This is one of the reasons Tamil Nadu insists on two language formula putting students to a disadvantage. Students in government schools do not get an opportunity to learn Hindi while schools following CBSE system do not get opportunity to learn their mother tongue. Three language formula puts extra burden on school children in south as compared to North. Likewise competitive exams too are tailor-made for Delhi centric education, it puts extra burden on children from south Indian schools as they will have to study that much extra as compared of Delhi centric education. The more languages one learns it is better for children as they get more job opportunities to work outside their zone and even abroad. Unfortunately politics seems to have better of it putting children to a great disadvantage. This is happening more in the face of regional parties in power in many states and BJP pursuing Hindutva politics and in the garb of nationalism is trying to bulldoze standardisation and common system.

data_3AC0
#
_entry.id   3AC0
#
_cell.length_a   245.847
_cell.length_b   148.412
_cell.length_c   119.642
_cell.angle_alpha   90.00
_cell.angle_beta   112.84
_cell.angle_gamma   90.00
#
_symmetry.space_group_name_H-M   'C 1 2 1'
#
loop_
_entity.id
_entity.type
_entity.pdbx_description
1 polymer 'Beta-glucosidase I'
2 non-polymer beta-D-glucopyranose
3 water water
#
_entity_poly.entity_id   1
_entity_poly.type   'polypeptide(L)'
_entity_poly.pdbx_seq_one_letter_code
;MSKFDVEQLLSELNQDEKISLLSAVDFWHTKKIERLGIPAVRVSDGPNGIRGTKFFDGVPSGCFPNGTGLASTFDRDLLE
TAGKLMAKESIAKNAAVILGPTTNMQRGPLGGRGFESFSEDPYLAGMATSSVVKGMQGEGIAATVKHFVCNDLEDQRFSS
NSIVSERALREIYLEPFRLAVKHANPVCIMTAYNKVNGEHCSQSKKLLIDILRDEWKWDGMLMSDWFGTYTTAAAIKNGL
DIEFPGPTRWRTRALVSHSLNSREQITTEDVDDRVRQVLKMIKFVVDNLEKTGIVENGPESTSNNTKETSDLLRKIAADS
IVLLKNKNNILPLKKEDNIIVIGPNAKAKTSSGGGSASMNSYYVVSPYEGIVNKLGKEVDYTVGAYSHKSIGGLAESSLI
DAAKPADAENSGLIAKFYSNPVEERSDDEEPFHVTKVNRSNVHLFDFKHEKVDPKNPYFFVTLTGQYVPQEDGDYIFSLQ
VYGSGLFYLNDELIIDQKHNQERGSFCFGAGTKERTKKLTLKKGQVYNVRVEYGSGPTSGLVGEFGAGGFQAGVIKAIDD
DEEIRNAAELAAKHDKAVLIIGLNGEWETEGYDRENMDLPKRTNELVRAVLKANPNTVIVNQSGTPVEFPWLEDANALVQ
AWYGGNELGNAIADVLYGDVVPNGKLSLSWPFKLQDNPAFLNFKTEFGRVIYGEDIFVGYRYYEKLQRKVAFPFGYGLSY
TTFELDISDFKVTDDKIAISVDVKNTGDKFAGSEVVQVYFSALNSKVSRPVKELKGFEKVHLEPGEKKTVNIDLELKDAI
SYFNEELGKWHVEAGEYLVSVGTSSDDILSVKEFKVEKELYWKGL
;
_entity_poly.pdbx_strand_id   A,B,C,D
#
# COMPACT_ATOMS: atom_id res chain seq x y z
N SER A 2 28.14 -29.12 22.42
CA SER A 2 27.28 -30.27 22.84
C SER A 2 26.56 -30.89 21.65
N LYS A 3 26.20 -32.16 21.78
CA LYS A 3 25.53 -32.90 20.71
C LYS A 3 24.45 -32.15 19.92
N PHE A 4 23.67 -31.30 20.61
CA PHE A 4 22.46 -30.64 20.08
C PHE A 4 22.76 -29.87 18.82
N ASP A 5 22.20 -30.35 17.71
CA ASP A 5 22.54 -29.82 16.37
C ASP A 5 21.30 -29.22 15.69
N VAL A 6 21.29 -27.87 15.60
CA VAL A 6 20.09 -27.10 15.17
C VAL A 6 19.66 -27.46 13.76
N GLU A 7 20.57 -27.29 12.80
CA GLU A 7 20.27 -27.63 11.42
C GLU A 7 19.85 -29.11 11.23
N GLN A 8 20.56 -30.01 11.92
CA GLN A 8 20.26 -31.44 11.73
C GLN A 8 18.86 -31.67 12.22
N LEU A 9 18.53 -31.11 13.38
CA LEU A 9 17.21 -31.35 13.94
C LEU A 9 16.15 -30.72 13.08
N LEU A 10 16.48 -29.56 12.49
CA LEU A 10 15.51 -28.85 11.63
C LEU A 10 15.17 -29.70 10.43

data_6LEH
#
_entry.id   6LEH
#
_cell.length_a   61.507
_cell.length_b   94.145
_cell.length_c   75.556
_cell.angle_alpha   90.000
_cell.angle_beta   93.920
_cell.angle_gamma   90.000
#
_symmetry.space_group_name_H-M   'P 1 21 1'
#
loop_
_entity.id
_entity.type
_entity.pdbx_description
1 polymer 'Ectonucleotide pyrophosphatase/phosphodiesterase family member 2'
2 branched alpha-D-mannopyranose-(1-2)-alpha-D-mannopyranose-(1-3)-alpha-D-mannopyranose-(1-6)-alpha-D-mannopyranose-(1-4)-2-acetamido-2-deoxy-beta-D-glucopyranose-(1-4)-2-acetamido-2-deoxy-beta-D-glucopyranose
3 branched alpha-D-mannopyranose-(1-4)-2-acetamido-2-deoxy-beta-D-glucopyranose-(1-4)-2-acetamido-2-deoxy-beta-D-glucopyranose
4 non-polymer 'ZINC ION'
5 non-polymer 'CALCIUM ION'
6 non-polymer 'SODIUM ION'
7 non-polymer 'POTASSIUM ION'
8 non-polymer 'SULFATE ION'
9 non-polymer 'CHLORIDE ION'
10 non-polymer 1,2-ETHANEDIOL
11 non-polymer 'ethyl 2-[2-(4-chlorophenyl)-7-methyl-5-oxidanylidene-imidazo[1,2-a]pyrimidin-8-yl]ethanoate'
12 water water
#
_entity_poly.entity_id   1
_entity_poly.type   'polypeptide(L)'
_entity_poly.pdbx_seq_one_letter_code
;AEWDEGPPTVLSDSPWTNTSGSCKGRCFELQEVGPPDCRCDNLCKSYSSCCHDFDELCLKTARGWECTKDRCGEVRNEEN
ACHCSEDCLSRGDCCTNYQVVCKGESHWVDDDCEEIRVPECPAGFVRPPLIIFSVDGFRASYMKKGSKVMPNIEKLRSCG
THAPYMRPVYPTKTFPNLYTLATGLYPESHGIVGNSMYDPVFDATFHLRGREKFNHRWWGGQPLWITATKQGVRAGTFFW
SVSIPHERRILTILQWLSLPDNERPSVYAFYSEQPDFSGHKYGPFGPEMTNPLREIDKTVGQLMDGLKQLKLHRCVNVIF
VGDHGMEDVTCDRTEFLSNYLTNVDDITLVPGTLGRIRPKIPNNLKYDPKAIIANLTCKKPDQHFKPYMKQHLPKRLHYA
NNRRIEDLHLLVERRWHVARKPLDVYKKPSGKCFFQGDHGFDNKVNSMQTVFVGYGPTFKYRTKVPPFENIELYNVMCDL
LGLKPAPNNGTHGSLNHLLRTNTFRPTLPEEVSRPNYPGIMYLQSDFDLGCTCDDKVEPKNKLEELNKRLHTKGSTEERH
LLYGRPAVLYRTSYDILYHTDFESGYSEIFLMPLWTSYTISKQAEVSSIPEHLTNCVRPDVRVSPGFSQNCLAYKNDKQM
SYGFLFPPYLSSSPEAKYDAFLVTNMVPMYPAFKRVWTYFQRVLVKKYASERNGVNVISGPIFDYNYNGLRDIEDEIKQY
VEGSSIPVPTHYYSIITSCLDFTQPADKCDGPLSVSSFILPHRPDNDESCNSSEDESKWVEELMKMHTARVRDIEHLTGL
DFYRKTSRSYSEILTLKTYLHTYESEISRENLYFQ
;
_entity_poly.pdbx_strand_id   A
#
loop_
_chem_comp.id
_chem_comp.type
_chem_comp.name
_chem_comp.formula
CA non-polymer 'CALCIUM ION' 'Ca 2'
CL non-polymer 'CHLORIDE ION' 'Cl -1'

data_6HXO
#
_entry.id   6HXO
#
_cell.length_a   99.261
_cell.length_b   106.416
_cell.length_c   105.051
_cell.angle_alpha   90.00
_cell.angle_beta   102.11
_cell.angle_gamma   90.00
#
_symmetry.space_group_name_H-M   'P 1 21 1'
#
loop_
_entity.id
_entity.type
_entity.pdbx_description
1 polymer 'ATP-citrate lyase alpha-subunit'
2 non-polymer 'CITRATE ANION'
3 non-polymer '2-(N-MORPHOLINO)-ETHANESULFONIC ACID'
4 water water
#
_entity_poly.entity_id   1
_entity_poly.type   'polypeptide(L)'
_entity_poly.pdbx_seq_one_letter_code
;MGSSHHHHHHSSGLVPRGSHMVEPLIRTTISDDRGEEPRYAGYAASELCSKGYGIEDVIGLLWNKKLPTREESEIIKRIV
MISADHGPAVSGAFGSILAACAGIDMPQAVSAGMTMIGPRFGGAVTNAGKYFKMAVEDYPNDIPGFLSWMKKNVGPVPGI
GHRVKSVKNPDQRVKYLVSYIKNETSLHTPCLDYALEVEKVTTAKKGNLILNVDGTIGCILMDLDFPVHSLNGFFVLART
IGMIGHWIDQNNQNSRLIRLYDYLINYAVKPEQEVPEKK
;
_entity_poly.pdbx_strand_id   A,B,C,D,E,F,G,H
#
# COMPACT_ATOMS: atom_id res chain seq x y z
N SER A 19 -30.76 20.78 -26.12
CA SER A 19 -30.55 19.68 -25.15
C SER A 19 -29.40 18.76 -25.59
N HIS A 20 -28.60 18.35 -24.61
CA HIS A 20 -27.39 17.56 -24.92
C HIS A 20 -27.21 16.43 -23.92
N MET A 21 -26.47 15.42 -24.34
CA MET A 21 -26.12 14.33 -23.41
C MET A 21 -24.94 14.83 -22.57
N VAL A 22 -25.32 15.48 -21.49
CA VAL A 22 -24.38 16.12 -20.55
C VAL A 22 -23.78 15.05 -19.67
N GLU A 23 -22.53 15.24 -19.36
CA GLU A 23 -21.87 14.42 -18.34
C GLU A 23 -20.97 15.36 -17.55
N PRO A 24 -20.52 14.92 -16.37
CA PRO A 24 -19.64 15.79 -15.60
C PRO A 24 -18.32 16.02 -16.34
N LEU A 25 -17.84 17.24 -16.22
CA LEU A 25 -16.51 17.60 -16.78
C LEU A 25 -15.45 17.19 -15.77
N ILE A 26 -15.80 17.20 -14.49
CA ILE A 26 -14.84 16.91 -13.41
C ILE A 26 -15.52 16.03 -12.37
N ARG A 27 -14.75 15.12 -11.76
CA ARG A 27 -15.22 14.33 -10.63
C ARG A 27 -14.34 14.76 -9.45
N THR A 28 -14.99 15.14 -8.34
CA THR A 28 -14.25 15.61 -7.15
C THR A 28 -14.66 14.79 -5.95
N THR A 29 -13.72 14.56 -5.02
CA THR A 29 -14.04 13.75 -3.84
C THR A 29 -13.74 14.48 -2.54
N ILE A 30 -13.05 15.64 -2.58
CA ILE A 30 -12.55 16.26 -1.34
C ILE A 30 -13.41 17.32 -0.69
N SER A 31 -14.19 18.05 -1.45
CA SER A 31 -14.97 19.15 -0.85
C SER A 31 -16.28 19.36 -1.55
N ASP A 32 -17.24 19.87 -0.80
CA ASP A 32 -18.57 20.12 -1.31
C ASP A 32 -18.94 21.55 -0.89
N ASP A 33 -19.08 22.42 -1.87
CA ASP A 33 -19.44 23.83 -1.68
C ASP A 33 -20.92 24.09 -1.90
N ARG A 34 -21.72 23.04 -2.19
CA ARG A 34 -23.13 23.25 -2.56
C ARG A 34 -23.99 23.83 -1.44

Politics apart, this is an issue which needed to be pondered over if standardisation of educational system needed to be achieved. In GST implementation as well the state administration particularly in northern states is weak in administration compared to states in western and southern regions. As a result, the revenue that is actually to be mopped up never gets realised due to leakage of revenue. As GST being consumption based tax, many industrialised states which are mostly in western and southern regions stand to lose. So common tax or common entrance exams work when there is equity in the level of administration, education and a syllabus that is similar in all states. Before implementing common entrance exams, government must bring about uniformity and one syllabus in the entire country so that students get to learn culture, history, language, development of every state. Is it possible in a country as diverse and many languages, culture so on and so forth.